Air New Zealand customer recovery well underway
Air New Zealand Chief Customer and Sales Officer Leanne Geraghty says the airline refocused the international call centre team to focus on rebooking impacted customers which has helped clear the back log more quickly.
"The team have made great inroads working around the clock to rebook the 9,000 disrupted customers onto alternative travel. We have around 1,200 customers left to finalise travel for which is a great effort in a short time period.
"I want to say a massive thank you to our customers for their patience and acknowledge the huge amount of work our people and our travel agency partners have done to reaccomodate customers.
"We also know there will be some customers whose rebooked flight is further out then they would have hoped. Our next phase of recovery is to work through our schedule and see how we can get them home on earlier services, where possible.
"We're pulling all available levers to get customers on services as soon as possible. This includes working with alliance partners for them to use larger aircraft where possible and reworking our schedule to see where extra capacity can be added.
"Our friends at Singapore Airlines have upgauged an 777-300 to an A380 adding around 200 seats for our customers needing to get into or out of Singapore tonight.
"We've added an additional service from Los Angeles departing this evening which will get nearly another 300 customers back to Aotearoa New Zealand on top of the extra Niue flight scheduled for 2 February. And, our New York service tonight will stopover in Fiji to collect another 111 passengers on the way through."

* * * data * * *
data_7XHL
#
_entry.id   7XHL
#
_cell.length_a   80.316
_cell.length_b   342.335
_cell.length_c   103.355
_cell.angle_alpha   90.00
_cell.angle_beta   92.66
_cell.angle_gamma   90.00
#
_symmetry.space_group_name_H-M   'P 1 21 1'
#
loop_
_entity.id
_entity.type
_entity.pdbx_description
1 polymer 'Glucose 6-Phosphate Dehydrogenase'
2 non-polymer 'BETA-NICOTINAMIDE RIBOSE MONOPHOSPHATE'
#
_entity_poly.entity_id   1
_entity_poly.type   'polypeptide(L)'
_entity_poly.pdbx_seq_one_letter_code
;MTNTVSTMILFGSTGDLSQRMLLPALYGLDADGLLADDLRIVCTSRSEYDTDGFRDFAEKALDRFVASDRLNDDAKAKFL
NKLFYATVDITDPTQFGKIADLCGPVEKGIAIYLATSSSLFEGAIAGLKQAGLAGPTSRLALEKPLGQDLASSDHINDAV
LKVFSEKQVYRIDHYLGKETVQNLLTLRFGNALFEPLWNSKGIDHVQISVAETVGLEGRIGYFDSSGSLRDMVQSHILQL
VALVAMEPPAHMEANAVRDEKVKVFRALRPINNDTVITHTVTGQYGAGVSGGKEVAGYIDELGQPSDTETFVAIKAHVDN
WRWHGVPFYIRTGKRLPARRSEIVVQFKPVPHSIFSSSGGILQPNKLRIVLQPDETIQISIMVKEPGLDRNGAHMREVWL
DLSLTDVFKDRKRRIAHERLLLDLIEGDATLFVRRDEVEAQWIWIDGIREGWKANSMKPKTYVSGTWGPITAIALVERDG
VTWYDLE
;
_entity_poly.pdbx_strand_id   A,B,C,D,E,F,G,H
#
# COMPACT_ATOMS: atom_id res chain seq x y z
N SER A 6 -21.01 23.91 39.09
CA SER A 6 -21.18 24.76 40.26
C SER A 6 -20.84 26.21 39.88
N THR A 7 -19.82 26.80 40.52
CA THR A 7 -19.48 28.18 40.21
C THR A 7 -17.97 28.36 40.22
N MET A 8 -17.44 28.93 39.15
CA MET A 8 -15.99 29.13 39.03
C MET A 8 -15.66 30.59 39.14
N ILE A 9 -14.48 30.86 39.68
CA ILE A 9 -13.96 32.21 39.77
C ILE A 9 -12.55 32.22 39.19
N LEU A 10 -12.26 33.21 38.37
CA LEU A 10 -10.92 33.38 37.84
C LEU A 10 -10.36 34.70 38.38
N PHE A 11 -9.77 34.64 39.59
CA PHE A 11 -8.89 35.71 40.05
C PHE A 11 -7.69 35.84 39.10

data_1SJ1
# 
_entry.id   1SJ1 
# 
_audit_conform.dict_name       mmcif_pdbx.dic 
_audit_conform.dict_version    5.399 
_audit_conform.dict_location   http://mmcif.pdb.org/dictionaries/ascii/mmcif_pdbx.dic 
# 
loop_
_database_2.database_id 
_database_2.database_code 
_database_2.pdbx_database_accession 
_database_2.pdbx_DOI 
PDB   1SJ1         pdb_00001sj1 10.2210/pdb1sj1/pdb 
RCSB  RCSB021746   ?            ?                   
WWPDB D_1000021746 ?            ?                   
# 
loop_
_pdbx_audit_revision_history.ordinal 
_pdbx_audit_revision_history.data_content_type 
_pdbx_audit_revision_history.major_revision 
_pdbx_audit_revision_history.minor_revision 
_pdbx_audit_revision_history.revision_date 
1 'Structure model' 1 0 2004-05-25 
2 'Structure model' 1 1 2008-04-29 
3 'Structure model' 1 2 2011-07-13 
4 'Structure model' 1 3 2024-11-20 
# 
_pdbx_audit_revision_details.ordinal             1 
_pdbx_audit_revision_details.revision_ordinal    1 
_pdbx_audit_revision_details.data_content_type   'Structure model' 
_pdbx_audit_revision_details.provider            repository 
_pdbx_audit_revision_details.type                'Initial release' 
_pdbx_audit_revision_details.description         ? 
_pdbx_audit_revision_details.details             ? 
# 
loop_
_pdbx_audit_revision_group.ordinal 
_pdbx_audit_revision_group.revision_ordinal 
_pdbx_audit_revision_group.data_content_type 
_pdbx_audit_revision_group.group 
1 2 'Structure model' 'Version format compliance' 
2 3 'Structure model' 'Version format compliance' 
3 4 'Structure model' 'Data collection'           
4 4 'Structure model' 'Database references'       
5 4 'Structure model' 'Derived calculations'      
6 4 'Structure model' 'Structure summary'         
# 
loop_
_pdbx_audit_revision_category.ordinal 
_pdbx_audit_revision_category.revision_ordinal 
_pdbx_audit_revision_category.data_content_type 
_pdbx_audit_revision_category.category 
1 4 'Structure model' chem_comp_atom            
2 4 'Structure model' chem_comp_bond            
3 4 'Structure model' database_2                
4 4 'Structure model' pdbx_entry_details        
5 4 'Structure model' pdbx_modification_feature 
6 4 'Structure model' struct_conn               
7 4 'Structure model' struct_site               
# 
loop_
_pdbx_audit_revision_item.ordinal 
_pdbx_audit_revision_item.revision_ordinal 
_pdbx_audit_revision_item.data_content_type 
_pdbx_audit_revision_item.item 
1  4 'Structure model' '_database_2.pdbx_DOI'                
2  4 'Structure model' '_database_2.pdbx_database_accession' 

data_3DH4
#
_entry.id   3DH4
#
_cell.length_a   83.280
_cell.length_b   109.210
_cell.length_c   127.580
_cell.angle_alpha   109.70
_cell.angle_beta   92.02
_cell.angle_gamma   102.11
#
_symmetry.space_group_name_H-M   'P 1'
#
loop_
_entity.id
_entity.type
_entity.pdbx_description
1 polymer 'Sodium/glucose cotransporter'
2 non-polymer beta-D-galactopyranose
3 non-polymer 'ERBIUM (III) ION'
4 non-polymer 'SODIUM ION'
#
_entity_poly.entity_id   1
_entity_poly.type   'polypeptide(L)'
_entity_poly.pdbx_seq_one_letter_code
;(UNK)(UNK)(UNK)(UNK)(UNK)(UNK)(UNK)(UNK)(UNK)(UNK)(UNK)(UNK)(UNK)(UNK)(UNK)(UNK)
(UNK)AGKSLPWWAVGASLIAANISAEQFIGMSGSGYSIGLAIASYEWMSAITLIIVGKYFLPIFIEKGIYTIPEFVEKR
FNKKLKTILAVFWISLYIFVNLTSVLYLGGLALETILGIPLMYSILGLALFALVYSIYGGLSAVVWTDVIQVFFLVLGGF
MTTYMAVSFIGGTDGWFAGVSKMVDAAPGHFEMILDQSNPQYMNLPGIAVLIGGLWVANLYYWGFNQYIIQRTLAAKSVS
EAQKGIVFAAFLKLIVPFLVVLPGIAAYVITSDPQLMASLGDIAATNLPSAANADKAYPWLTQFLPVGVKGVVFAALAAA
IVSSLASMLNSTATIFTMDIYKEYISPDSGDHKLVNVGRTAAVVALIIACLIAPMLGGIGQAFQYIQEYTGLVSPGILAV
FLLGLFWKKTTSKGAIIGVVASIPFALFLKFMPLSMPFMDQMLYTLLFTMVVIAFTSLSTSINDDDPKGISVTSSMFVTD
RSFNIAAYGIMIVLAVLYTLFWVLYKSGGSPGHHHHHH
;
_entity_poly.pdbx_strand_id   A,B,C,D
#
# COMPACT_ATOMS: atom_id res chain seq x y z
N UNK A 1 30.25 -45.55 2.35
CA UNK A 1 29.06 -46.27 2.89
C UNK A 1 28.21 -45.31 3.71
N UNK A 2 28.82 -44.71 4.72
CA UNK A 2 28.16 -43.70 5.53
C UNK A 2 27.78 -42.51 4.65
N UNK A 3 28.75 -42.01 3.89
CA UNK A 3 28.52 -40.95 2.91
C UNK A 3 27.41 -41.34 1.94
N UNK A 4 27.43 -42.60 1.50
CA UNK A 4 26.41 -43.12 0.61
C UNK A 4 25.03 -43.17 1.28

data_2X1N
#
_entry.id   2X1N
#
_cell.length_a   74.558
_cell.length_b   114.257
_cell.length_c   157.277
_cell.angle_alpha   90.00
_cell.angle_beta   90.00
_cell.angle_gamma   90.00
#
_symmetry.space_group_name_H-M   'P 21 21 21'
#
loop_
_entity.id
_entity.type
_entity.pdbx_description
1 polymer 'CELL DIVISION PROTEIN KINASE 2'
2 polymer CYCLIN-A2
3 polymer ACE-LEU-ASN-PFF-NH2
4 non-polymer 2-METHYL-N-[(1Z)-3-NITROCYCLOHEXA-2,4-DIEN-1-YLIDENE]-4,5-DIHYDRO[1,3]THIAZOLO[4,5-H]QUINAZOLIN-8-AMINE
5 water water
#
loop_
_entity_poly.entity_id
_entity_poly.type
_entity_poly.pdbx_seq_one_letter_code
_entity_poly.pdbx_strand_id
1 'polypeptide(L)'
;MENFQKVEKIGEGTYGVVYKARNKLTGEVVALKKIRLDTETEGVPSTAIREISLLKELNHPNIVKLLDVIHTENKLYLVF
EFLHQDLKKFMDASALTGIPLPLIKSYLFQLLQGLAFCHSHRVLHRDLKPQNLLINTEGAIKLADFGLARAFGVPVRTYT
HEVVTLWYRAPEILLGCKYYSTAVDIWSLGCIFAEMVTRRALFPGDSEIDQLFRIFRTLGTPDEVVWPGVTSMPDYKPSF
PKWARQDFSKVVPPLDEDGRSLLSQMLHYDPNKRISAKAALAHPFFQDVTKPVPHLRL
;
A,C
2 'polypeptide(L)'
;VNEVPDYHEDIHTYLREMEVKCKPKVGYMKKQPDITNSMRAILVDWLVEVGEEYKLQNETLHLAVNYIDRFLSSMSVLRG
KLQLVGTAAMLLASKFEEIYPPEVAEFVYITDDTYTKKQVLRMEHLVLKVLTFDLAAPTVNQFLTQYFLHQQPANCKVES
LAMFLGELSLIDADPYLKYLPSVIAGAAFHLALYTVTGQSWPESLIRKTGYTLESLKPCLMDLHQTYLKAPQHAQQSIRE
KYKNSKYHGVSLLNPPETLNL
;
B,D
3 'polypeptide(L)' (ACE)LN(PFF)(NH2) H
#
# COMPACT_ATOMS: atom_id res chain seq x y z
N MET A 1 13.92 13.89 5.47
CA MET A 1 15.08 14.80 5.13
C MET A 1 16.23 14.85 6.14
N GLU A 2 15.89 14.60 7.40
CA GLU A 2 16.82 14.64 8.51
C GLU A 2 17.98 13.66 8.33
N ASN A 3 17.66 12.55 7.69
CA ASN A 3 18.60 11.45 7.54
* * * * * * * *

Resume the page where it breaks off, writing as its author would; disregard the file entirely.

The airline is also exploring the ability to add passengers to flights currently scheduled for cargo, and using larger aircraft within the Air New Zealand fleet – all opportunities to get people travelling as quickly as possible are being explored.
Many customers have taken up the offer of the accommodation goodwill payment of $250 per night and thousands more have used the flexibility options to put non-urgent flights into credit.
"We know this has been a distressing time for some customers, but rest assured we are using every available option to get them back into the skies and to their destination as quickly as we can.
"We're grateful for the patience and support of our customers while we do everything we can to recover from this significant event, and I would like to acknowledge and thank our travel agent partners, alliance partners and our Air New Zealand teams across the globe - this is a shining example of what people can do when we all pull together."
Through all of this we have maintained our international schedule every day since Sunday appreciating the airport did not open until 5am Sunday and many of the baggage systems are still inoperable which requires substantial manual handling.
The airline is keeping a close eye on the weather over the coming days and is working closely with Auckland Airport to mitigate any potential further flooding where possible.